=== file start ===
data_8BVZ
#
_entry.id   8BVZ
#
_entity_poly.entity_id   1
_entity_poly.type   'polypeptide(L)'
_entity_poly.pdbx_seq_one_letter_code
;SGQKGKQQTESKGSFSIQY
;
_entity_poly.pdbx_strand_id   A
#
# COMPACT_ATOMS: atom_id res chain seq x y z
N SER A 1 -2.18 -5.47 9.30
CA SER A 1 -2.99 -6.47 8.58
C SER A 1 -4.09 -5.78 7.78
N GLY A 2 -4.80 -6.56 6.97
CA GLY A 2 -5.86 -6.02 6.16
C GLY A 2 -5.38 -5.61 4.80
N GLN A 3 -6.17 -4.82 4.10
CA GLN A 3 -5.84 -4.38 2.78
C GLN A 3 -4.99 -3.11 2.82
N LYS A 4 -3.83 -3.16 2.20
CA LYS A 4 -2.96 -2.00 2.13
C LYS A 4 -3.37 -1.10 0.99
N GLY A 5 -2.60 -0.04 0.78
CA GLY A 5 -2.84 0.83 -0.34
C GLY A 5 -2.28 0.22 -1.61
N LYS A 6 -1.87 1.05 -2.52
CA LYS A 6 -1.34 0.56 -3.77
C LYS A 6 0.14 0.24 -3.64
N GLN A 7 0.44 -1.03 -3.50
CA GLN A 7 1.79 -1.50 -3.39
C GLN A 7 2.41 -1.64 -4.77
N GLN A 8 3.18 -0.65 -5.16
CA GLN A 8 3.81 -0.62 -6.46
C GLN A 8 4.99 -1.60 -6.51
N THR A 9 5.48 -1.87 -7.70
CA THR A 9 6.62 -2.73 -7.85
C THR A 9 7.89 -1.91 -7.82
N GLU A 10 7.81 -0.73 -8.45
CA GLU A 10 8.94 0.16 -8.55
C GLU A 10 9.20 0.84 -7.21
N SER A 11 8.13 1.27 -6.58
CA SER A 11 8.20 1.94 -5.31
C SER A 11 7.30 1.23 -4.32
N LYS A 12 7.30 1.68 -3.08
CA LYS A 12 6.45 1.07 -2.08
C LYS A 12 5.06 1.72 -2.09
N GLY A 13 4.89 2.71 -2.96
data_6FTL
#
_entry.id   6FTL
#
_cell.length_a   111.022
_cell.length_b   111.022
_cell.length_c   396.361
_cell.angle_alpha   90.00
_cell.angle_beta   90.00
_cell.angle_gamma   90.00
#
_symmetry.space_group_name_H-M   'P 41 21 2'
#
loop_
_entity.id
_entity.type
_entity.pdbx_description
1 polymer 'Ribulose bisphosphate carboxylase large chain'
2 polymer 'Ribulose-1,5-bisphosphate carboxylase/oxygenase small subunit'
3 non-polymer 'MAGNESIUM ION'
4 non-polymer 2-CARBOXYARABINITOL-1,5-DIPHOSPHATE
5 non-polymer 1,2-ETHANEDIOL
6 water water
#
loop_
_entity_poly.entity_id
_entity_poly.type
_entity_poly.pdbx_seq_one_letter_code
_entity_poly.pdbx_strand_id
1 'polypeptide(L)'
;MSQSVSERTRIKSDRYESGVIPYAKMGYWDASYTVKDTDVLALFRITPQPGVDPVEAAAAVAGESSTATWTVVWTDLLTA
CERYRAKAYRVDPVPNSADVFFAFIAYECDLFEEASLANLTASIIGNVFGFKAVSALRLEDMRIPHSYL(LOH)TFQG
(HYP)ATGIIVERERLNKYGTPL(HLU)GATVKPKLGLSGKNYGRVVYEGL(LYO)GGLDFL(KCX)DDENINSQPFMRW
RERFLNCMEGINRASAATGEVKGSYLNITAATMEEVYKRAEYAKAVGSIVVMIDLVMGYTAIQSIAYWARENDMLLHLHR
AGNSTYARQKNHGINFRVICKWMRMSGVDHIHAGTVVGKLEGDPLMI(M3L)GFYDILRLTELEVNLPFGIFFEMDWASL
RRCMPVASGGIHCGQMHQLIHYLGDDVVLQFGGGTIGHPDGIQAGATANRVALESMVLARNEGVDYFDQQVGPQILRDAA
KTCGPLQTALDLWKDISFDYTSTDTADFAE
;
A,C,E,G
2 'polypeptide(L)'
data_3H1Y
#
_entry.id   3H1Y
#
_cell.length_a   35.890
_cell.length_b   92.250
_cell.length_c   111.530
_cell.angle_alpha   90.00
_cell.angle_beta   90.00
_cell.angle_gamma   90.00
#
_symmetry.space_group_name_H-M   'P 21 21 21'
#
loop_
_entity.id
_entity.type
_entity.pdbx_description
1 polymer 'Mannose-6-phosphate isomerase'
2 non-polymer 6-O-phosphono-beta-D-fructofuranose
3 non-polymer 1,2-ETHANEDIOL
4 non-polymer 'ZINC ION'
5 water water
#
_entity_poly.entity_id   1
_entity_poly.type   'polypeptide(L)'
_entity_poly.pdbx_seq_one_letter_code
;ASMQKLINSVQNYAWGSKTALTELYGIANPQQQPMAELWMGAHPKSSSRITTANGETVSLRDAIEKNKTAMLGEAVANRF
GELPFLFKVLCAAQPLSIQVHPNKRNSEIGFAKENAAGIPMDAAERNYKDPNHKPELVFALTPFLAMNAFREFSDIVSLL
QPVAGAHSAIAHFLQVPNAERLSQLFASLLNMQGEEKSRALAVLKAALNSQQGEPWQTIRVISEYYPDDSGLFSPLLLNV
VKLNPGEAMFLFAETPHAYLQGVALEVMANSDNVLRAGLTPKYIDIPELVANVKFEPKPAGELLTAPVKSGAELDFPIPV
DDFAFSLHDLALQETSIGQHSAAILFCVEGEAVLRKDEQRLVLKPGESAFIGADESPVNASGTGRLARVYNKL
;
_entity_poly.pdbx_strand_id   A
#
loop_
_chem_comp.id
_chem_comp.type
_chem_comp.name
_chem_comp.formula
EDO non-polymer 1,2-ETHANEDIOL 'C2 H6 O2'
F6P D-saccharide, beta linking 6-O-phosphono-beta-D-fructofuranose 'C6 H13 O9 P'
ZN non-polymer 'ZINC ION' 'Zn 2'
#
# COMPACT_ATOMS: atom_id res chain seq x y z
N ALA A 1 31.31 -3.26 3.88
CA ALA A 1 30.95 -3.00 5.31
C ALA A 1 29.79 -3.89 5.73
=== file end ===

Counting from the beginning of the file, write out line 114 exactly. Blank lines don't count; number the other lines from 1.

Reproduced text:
_entity_poly.type   'polypeptide(L)'